The program offers brute force protection, email protection, auto-updates, etc., making it perfect for personal and professional use.

Finally, you can check out its premium version with 14-days of no-credit card trial.

Norton

norton antivirus

Norton is probably the biggest name in the computer security realm. Its parent company Norton LifeLock is acquiring Avast, which owns AVG. This will end up with Norton controlling Avast, AVG, BullGuard, and Avira.

Norton has an excellent reputation among security researchers and offers various products.

Its introductory subscription comes with anti-spyware, antivirus, and ransomware protection. Besides, you get internet security, cloud storage, a password manager, and a firewall.

The higher tiers add parental controls, privacy monitor, VPN, dark web monitoring, etc.

Norton offers a 7-day trial to help check the offering before the subscription.

AVG

AVG anti spyware

AVG offers decent protection and comes with various tools protecting computers from all malware.

In a nutshell, AVG is a feature powerhouse. The free version offers above-average protection, including unsafe downloads, email protection, firewall, ransomware protection, etc.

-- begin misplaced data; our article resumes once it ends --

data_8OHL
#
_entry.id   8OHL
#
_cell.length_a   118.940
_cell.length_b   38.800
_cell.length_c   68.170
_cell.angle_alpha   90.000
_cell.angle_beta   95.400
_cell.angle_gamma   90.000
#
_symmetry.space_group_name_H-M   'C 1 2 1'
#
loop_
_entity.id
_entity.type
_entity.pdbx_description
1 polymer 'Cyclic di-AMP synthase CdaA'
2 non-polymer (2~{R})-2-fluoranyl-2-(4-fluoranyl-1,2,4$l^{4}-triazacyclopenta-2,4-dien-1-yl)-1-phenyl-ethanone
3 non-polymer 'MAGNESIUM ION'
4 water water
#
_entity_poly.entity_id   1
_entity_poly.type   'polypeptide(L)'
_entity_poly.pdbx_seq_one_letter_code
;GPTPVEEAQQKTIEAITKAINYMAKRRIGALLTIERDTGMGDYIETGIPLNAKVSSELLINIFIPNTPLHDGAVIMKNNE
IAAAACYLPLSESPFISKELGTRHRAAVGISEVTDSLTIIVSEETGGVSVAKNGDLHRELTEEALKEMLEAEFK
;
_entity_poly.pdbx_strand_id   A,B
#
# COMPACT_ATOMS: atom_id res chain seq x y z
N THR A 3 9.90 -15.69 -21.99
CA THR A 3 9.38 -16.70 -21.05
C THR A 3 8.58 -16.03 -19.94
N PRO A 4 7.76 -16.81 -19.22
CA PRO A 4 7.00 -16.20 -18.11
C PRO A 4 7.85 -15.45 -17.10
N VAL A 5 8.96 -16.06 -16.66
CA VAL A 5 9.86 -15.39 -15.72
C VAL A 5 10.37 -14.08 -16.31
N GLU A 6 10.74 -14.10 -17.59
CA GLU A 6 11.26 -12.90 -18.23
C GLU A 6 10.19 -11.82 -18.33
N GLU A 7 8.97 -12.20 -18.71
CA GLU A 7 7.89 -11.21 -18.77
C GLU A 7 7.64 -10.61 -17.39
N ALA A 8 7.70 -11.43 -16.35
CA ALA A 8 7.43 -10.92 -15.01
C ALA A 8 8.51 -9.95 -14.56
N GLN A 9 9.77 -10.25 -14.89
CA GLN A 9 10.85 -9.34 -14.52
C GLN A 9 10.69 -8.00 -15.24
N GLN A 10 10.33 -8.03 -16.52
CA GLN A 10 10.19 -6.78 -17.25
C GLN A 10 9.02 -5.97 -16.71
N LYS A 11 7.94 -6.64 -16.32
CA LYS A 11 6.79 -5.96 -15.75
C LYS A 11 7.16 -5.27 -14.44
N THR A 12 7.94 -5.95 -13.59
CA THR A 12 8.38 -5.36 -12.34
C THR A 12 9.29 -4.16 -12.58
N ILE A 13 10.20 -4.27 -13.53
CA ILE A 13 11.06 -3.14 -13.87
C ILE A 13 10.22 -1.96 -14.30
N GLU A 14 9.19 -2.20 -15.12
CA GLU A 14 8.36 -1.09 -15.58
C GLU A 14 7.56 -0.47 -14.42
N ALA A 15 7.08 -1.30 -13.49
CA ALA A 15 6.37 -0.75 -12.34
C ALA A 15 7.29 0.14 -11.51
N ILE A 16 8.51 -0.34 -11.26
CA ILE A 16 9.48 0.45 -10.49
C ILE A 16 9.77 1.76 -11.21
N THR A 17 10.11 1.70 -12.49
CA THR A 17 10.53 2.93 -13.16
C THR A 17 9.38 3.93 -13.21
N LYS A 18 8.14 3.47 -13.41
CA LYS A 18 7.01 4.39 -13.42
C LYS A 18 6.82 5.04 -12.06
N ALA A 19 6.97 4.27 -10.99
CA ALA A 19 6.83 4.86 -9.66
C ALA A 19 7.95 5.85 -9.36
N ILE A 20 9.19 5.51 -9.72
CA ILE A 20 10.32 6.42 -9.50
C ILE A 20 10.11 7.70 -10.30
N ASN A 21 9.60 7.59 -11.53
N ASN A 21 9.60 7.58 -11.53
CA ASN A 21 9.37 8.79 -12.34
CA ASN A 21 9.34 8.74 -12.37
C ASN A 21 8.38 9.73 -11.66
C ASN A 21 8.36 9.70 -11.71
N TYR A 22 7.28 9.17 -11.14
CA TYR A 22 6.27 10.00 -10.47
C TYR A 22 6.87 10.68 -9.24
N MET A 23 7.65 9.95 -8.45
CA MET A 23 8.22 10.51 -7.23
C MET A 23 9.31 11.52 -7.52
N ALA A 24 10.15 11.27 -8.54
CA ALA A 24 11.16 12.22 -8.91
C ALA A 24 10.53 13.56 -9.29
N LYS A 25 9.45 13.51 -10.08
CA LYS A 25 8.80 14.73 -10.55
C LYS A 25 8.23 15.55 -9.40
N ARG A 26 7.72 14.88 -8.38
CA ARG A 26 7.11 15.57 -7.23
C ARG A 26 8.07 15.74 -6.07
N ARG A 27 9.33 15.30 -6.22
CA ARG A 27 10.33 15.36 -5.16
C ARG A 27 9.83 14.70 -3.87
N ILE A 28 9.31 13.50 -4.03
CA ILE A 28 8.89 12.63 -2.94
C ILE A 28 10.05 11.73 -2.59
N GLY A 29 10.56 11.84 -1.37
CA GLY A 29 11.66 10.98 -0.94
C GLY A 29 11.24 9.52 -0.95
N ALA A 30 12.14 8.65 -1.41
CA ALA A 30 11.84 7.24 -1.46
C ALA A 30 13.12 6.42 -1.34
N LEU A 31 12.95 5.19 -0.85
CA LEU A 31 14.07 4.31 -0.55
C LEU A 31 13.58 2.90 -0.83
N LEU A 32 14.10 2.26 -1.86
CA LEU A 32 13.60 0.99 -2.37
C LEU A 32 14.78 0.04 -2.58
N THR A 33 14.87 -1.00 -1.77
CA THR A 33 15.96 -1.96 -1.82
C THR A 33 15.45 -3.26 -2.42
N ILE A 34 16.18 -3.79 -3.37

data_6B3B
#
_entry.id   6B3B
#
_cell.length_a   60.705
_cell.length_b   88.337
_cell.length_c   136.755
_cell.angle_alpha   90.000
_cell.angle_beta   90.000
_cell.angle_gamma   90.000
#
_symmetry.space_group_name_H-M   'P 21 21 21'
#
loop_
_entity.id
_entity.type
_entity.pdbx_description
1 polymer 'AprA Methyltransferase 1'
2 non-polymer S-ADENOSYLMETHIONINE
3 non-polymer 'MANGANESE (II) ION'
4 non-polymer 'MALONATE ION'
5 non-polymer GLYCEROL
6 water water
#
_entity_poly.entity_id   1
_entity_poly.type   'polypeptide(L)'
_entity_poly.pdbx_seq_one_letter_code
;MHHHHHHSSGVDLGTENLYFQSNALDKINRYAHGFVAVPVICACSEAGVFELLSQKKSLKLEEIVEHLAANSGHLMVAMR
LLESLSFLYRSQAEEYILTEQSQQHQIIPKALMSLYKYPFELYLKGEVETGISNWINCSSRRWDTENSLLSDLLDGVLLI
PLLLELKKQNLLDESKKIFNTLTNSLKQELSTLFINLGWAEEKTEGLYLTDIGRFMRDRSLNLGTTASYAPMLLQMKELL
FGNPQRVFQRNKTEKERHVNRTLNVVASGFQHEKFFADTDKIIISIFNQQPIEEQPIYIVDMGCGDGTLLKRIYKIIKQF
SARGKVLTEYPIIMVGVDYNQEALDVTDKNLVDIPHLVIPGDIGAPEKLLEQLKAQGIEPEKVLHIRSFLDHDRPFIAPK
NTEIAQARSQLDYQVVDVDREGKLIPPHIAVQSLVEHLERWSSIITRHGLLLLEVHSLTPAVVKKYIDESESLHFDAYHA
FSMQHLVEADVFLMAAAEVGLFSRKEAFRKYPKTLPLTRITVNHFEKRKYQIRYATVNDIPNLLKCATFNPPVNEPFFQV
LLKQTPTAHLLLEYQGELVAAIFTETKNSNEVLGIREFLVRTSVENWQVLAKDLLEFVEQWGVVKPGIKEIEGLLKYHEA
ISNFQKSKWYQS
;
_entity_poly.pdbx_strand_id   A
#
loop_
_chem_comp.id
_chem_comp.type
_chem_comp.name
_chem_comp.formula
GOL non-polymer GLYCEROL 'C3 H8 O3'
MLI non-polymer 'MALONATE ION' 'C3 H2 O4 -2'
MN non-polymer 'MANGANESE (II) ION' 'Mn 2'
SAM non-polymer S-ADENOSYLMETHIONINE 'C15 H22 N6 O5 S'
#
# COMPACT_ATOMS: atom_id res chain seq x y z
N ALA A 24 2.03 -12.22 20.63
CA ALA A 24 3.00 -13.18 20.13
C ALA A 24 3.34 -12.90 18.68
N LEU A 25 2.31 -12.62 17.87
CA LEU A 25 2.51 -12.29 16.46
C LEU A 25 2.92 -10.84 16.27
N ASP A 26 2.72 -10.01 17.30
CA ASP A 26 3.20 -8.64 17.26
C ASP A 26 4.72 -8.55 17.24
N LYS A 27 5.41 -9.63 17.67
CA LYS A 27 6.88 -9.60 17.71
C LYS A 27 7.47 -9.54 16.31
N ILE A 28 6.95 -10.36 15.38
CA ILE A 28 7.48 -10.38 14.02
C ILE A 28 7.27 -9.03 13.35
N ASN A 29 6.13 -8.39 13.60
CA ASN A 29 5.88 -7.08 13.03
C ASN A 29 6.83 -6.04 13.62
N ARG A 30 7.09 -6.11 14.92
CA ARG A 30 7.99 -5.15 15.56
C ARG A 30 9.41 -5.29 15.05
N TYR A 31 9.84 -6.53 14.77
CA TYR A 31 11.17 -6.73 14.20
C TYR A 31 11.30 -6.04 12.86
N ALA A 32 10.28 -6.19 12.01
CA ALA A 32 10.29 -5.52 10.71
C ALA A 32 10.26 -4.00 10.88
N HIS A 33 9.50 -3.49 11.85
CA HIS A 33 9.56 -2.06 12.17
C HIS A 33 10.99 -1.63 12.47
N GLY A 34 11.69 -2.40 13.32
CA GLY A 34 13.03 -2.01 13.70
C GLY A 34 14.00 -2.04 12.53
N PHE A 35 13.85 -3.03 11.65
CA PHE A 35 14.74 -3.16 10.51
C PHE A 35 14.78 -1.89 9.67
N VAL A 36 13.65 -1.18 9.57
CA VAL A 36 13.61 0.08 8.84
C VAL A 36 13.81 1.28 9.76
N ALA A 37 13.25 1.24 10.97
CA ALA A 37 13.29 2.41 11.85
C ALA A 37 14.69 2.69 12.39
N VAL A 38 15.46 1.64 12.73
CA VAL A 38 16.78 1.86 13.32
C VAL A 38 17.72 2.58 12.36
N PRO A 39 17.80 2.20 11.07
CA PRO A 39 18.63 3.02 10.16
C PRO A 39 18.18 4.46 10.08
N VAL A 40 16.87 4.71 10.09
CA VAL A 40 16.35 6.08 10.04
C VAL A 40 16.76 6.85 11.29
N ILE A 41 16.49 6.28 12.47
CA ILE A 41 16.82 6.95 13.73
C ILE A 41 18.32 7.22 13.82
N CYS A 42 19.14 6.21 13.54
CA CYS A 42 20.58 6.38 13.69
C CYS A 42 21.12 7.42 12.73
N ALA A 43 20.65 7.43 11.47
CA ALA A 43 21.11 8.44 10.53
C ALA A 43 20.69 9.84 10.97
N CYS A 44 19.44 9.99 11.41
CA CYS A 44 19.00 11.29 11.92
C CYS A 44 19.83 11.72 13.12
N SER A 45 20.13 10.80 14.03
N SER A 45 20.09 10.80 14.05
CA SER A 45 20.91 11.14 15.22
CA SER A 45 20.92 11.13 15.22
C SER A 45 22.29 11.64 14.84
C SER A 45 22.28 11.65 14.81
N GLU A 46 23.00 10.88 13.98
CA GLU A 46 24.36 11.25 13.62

However, the complete anti-spyware functionality is better with its paid subscription, which comes with password protection, snooping shield, and more.

And you can see all that in action with AVG’s generous 60-day free trial.

Trend Micro

hosue call from trend micro, anti spyware

Trend Micro is different because it comes with a free, separate anti-spyware tool, HouseCall. However, you’ll need its antivirus if it finds anything suspicious.

In addition to being an anti-spyware, HouseCall is a complete malware detection tool that doesn’t need an installation.

Besides, it scans your home network looking for vulnerabilities.

Trend Micro offers free tools like Adblocker (for Safari), an anti-scam browser extension, a text message spam blocker, and a digital parenting toolkit.

The paid subscriptions cover multiple devices under a single plan and offer great value against the provided features.

TotalAV

totalAV anti spyware

TotalAV is an excellent anti-spyware program that also made it to our list of free antivirus.

An extensive list of features includes everything you need for security, like junk cleaner, application uninstaller, duplicate finder, password vault, adblocker, etc.

Moreover, it packs a few nifty applications such as browser cleaner, internet shield, and data breach check, making it a value proposition.

What’s more? A forever free version and a 7-day premium trial.

Conclusion

Spyware is malware that sits on your machine, stealing personal details stealthily. A bad actor can use spyware to display pesky pop-ups or to capture crucial financial credentials.

While the list has some great tools, you may still be confused. In that case, you might want to look at some independent labs (AV-Test, AV-Comparatives, etc.) and their test results.

However, if I have to tell you about security tools not listed here, it will be McAfee or Kaspersky.

PS: Take a look at this curated list of macOS security software.